It seems like everyday Trump is trying to start a trade war. In reality, this is not the worst kind of war he could be intent on starting given the volatility of this presidency. However, all war does damage in one way or another and given reoccurring headlines, it appears that Trump and the US’ credibility as a reliable economic partner is on the receiving end of this damage. Europe and China are two of the most notable entities which Trump is looking to start a fight with, which is unlikely to work out well for the US.
In light of this, other corners of the globe are likely to become more attractive economic allies as the US continues to isolate itself. One of these potential partners is the up and coming LatAm market. To get a better idea of what the LatAm market’s future holds we spoke with João Del Valle, co-founder and COO at EBANX, a company striving to bring together global businesses and the multicultural population of Latin America while challenging the status quo of the payments market.
With more than 15 years of experience in software development, João Del Valle is the mind behind the first platform codes of EBANX, which allow all company operations to work with fast frictionless synergy and responsiveness. Currently, João is responsible for technology, product, operations and customer experience. He holds a MSc in Object-Oriented Software Engineering from École des Mines, in France and a BSc in Computer Science from the Pontifícia Universidade Católica do Paraná in Brazil.
In addition to having worked as a specialist in several companies, he was also the lead engineer of the team that built the national accounting and finance system in Mozambique, where he lived for two years. João holds an MBA degree from Fundação Getúlio Vargas and has also attended executive programs at Stanford, Harvard and Singularity University.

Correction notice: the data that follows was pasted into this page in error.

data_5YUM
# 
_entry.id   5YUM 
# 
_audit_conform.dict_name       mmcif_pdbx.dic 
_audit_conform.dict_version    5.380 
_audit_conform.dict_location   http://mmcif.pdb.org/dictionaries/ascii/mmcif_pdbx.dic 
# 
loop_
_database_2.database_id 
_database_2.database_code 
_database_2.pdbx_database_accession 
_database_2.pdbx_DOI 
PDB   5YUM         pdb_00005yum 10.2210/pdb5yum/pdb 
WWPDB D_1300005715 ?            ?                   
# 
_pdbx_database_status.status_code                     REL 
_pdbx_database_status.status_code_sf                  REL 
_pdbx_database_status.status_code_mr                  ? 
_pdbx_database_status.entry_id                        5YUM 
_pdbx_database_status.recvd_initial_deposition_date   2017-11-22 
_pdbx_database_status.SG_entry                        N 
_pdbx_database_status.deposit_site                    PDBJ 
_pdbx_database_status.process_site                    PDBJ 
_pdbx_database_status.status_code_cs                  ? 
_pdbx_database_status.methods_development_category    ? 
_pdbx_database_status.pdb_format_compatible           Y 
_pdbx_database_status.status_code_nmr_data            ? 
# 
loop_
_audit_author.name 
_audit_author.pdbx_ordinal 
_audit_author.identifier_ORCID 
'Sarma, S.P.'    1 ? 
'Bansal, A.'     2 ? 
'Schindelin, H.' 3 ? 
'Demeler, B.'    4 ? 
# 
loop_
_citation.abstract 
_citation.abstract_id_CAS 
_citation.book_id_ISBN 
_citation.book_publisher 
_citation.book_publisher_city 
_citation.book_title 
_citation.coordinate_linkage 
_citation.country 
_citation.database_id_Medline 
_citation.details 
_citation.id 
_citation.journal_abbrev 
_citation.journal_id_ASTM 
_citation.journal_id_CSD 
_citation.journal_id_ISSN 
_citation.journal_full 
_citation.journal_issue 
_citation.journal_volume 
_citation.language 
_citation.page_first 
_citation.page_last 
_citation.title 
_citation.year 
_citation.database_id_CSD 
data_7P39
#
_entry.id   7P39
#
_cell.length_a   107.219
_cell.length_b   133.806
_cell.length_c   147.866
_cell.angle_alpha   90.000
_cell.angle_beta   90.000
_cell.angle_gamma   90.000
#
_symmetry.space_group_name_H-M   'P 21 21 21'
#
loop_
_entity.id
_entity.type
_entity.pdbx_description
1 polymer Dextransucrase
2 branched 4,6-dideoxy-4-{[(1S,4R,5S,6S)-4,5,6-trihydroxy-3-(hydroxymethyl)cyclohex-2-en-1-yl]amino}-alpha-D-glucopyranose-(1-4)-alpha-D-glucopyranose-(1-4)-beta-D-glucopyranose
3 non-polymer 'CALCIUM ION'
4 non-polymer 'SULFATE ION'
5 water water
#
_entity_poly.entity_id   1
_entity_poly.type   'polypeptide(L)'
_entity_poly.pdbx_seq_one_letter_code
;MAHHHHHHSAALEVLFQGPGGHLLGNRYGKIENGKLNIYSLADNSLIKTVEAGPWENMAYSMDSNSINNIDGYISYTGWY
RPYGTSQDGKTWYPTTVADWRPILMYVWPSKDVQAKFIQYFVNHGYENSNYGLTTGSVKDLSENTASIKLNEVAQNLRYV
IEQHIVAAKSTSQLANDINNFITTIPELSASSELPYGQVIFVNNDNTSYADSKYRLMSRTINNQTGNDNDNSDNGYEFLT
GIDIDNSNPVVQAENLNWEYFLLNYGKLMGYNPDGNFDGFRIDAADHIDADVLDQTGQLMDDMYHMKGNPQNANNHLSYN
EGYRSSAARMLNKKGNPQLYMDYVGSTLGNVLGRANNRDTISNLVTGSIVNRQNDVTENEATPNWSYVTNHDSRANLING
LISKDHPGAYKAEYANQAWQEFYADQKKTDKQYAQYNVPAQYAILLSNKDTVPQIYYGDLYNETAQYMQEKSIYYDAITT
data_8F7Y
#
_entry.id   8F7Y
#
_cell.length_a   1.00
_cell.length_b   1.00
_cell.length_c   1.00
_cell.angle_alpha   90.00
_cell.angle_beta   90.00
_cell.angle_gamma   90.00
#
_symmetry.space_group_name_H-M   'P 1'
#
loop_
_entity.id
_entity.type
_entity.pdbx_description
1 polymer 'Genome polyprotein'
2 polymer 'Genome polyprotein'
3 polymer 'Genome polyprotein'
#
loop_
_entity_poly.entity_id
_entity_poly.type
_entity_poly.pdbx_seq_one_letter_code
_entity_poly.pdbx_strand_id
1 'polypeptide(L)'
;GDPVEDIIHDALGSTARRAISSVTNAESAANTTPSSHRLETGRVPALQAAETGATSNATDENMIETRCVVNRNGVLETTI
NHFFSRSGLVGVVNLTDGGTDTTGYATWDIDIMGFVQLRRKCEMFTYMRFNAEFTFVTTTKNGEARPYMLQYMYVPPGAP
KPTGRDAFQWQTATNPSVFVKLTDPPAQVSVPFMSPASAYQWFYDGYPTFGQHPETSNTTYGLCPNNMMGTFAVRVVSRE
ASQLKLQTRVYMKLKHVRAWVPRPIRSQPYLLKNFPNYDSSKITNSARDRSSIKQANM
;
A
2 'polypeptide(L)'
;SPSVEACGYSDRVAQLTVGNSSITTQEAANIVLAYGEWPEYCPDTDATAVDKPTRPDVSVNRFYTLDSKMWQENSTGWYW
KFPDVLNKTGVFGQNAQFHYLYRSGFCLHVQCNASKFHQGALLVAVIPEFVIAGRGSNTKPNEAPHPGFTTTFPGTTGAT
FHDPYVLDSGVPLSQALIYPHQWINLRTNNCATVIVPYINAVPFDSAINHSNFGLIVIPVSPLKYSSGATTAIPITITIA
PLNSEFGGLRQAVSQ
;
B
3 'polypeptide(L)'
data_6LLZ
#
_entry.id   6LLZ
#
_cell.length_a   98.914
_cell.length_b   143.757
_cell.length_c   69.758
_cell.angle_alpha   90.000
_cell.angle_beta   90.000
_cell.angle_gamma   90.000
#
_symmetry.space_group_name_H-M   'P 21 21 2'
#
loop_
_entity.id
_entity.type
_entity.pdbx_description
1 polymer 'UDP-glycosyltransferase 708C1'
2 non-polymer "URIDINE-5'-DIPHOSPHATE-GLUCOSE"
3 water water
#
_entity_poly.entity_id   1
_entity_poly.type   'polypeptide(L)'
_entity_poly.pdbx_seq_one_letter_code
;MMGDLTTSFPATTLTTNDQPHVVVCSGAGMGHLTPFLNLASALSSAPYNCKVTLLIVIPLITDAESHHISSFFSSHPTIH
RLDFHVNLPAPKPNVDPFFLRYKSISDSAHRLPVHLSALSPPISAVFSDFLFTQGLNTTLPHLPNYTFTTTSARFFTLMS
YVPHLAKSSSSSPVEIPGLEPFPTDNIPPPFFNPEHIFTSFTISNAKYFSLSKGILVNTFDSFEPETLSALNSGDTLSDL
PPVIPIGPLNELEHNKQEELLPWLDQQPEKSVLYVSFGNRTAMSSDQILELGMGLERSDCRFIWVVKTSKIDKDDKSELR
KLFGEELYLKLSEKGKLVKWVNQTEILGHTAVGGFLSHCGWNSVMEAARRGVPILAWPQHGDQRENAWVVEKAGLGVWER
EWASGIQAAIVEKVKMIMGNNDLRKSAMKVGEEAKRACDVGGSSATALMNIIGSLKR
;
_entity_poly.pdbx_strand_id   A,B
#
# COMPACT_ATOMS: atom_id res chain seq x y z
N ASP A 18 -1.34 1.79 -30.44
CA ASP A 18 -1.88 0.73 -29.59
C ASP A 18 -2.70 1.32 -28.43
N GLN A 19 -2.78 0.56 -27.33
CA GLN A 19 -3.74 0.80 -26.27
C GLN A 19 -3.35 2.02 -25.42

If a trade conflict between the U.S. and China did erupt causing both sides to turn away from each other, what could this mean for the LatAm market?
First, this would cause an economic whirlwind all over the world, at a time of history when these economies are so protagonists in the world. And Latin America, like other emerging markets, would undoubtedly be impacted.
As a consumer market, LatAm would become an even more interesting target. If there is a trade break between the U.S. and China, both countries would have to be looking for alternatives, since they are very important markets to each other. There are other great options besides Europe, such as South East Asia, Australia, Africa and Latin America. In the case of Latin American ecommerce market, we are talking about over 150 million people by 2019.
Are there any success stories that really stand out to you regarding overseas companies that have successfully entered the LatAm market?
No doubt about it. There are a lot of successful companies like Spotify, Uber, Airbnb, that have been able to replicate the success they have in the U.S. here in Latin America, in a fast pace. Of course, they have developed specific strategies for the countries, usually beginning with the largest markets, such as Brazil and Mexico, which are often among the top 5 most important countries for global companies.
The story of AliExpress in Brazil is quite interesting. The Chinese giant had huge organic growth in Latin America, even without investing in it. When they decided to create a cross-border strategy for the region, investing in cross-border payments – with EBANX –, in cross-border shipping, their sales growth was spectacular. They became one of the largest ecommerce stores in Brazil, even without having a physical presence in the country. Today AliExpress is the international ecommerce in which Brazilians buy the most, and the third in general, when you consider national companies as well.
Wish, another merchant of EBANX, is the second ecommerce merchant in which Mexicans buy the most. The U.S. company has positioned itself next to giants from Mexico and other Latin American online stores.
In your opinion, in what way is the LatAm market unique compared to other areas of the world?
Latin America has a cultural proximity with the United States and Europe, for instance. Despite the differences, Latin American countries are considered western, just like the U.S. and European ones, sharing many cultural aspects.